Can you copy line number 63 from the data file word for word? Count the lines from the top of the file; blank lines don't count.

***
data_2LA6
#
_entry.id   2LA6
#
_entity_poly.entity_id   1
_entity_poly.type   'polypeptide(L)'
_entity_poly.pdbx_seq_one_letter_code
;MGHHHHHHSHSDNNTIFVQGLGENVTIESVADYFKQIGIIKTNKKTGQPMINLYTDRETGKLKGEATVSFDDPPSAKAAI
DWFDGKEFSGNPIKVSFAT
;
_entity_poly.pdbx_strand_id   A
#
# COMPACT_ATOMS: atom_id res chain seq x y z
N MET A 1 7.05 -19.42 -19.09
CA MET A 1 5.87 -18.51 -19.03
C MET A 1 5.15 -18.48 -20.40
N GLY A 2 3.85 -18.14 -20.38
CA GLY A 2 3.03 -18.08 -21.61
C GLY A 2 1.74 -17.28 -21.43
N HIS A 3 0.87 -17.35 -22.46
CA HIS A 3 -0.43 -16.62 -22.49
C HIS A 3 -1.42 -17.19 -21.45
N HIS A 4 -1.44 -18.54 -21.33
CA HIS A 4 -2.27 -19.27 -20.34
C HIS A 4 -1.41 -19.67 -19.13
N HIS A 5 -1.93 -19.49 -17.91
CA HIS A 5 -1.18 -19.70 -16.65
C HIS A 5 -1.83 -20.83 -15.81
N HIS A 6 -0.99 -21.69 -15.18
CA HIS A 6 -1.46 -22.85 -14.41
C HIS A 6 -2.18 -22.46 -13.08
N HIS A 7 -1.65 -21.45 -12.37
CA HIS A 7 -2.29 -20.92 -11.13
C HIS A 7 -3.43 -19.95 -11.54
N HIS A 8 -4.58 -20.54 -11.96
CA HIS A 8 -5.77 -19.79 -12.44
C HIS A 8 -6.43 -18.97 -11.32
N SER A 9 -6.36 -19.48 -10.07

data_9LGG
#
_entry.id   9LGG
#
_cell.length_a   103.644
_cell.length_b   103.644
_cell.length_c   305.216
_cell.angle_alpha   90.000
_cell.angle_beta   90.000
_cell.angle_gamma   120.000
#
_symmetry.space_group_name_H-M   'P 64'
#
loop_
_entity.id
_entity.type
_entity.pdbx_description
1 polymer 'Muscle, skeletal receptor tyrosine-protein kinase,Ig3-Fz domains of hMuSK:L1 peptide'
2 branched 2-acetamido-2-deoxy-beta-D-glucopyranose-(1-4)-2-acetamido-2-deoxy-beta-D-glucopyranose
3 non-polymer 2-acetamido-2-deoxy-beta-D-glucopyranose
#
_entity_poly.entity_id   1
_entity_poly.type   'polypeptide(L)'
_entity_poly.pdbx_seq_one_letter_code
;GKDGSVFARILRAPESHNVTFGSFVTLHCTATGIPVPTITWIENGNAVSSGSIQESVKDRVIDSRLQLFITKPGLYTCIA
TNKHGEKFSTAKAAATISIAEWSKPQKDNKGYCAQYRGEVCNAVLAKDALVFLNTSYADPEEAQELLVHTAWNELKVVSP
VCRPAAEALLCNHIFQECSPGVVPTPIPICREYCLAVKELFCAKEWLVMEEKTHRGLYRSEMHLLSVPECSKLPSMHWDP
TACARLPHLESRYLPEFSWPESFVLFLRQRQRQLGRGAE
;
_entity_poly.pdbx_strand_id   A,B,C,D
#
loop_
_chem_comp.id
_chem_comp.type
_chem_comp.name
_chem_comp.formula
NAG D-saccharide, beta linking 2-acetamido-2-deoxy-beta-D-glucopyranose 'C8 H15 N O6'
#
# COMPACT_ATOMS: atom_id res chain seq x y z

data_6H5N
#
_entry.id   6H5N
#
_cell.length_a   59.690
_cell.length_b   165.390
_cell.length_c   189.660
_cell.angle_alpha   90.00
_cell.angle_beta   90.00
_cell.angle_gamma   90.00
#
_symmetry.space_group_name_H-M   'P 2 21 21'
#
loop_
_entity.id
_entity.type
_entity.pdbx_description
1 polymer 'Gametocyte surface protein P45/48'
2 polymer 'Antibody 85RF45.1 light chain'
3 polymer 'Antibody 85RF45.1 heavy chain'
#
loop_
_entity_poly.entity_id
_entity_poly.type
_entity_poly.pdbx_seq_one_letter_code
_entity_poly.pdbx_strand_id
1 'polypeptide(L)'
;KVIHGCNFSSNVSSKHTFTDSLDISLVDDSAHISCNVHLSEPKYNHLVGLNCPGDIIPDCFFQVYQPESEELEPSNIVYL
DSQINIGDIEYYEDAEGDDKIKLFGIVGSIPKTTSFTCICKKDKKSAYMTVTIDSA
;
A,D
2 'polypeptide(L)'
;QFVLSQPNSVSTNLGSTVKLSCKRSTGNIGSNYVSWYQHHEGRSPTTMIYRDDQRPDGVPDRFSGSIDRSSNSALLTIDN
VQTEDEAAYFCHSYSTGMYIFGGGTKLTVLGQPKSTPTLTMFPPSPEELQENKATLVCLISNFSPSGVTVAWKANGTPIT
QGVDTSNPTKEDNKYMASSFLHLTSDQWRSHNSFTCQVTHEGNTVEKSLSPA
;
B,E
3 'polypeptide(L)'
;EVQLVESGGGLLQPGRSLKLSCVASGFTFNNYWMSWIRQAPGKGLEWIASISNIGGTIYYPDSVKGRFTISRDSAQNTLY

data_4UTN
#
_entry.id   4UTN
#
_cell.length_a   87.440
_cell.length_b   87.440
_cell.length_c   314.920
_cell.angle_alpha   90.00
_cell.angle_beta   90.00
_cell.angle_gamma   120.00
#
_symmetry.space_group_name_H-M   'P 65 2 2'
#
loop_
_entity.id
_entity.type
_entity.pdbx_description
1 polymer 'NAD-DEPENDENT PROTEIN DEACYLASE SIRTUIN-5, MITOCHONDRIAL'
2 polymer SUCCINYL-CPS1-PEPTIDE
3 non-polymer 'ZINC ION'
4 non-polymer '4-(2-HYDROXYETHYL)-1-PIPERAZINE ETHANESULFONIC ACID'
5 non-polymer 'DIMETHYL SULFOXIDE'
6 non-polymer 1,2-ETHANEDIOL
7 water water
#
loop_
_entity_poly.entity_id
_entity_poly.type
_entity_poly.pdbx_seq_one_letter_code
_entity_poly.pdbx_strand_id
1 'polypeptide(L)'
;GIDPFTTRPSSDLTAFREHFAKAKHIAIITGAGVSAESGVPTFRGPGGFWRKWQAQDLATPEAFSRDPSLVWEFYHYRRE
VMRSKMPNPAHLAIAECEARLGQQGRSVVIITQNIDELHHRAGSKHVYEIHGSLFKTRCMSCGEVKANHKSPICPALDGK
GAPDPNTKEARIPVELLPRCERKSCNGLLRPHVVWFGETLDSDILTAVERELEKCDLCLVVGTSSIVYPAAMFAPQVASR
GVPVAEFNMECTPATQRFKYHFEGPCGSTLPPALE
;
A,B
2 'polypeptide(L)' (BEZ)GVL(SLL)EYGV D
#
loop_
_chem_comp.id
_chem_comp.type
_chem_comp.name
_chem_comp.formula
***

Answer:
;GKDGSVFARILRAPESHNVTFGSFVTLHCTATGIPVPTITWIENGNAVSSGSIQESVKDRVIDSRLQLFITKPGLYTCIA